“The dawn chorus is a simple and beautiful way of sharing nature with lots of people.” Chris Baines, environmentalist, broadcaster and founder of International Dawn Chorus Day
On the International Dawn Chorus Day website you can listen to a recording of the dawn chorus to get you in the mood whatever time of day it is. Here, you’ll also find listings of events taking place across the UK run by various wildlife trusts. You can also register your own event on the site if you would like to encourage your local community to come together in celebration of the birds.
The dawn chorus is also known as the ‘hymn to the day’ and I can’t think of a more fitting description. Research suggests that the dawn chorus is in fact a territorial battle hymn, with birds most active at this time of day and defending their territories. It is also a way of calling a mate. Songs carry much better at this time of day, and again at dusk, when the air is stiller and there is less background noise. The dawn chorus carries twenty times better than birdsong at noon.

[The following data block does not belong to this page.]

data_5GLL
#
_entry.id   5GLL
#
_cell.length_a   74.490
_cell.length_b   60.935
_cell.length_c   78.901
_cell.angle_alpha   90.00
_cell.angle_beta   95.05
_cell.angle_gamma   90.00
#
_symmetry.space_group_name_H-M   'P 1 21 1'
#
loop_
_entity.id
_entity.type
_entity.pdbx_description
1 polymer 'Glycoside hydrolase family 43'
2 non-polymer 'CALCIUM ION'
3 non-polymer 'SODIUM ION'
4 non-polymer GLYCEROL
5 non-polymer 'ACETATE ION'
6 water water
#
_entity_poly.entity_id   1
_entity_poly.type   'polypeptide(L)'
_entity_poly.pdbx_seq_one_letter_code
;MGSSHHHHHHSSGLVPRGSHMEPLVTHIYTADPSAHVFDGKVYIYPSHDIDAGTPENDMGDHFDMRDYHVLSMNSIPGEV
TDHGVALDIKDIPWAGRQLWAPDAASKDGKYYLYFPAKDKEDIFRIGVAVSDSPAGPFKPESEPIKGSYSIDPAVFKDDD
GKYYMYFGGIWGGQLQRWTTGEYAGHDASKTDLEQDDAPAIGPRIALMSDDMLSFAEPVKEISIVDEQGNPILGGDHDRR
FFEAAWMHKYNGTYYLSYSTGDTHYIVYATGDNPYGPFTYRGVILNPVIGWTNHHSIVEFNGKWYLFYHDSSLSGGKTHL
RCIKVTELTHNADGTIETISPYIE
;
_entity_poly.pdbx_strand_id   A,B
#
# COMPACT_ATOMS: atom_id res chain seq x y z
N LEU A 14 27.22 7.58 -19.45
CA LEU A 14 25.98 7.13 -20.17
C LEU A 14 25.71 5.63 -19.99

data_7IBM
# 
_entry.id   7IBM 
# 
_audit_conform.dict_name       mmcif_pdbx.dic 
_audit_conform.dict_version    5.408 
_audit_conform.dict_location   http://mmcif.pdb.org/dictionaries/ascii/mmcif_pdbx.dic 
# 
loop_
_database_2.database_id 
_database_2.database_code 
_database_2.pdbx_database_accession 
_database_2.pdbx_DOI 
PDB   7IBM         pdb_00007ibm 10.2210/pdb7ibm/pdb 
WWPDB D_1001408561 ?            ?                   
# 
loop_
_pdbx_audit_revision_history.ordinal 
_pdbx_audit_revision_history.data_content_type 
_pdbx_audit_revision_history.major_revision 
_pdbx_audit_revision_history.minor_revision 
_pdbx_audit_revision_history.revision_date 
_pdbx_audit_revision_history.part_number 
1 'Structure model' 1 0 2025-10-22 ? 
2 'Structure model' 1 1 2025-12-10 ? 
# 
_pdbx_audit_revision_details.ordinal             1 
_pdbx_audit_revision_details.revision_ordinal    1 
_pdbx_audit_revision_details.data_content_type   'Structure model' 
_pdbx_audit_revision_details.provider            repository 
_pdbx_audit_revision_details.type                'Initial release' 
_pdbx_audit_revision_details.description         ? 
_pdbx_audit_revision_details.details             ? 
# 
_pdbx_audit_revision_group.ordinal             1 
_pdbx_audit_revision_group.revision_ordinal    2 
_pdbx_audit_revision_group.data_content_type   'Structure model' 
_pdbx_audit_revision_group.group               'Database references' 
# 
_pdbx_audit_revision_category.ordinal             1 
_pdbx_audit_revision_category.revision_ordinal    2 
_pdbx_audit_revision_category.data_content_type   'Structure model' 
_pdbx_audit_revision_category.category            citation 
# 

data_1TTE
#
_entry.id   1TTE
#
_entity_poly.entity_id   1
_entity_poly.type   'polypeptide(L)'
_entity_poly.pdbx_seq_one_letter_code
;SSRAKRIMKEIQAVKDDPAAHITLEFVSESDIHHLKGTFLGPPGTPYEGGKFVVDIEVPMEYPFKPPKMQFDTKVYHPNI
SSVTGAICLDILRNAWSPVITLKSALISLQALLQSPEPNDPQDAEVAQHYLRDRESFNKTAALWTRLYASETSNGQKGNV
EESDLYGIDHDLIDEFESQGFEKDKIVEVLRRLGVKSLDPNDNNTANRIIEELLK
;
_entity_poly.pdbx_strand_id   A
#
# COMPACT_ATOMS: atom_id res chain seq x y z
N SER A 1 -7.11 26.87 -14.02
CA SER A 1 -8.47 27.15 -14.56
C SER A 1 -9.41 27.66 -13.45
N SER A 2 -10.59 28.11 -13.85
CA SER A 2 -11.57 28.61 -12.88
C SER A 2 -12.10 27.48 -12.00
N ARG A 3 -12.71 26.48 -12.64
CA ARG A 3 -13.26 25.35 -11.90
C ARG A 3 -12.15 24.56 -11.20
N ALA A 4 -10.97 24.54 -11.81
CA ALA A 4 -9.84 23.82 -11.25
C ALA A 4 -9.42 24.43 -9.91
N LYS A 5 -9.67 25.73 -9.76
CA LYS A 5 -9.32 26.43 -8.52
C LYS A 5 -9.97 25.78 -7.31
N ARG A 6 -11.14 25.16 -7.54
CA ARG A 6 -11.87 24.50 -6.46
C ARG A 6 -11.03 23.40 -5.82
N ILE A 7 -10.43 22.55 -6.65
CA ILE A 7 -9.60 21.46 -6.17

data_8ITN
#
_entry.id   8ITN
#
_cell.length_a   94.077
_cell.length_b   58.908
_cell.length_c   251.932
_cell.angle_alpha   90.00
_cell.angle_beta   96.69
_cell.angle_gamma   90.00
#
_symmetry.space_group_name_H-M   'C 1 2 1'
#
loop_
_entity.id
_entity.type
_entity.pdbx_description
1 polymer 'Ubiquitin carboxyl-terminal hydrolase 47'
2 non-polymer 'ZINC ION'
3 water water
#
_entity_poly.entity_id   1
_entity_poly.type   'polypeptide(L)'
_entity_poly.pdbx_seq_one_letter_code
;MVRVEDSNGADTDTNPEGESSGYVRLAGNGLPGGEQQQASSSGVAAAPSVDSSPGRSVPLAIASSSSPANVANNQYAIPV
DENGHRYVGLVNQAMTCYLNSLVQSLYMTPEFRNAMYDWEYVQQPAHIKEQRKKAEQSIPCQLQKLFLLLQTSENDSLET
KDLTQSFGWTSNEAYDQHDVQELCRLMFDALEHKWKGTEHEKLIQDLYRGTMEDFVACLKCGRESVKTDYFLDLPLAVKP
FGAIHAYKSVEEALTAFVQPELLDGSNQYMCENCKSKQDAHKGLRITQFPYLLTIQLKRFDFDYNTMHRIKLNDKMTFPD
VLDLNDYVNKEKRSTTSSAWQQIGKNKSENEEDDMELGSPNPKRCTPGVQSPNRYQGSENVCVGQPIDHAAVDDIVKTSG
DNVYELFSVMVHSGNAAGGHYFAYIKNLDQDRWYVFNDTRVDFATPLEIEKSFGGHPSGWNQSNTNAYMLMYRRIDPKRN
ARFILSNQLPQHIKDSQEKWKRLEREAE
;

There are about 4,000 true songbirds in 53 different families: varying from the simplest, such as the two-note song of the Great Tit to the 103-note phrase (sung in as little as 8.25 seconds!) of the wren. Like our vocal chords, birds have something called a ‘syrinx’ but some birds can actually sing two notes at the same time.
On the BBC Breathing Spaces website, there are plenty of resources to enjoy the dawn chorus with your family, including bird bingo – you can listen online to identify all the main stars of the dawn chorus and then tick them off – to tips on ensuring the birds sing right outside your window!
You might choose to celebrate International Dawn Chorus Day by getting the whole family up early and setting off at first light to find a peaceful breakfast picnic spot (pack the picnic the night before to save early morning flapping!). The technical amongst the kids might want to record the dawn chorus in order to work out who’s singing what back at home later. Perhaps the idea of getting everyone up, dressed and out the door at dawn seems like waaay too much of a stress; instead, you could open the window and enjoy it from bed together. Or maybe it’s a special gift to you yourself to get up early, make a cup of tea and sit out in the garden in the company of the awakening world. Can’t think of a more restorative and heart-centred way to start the day!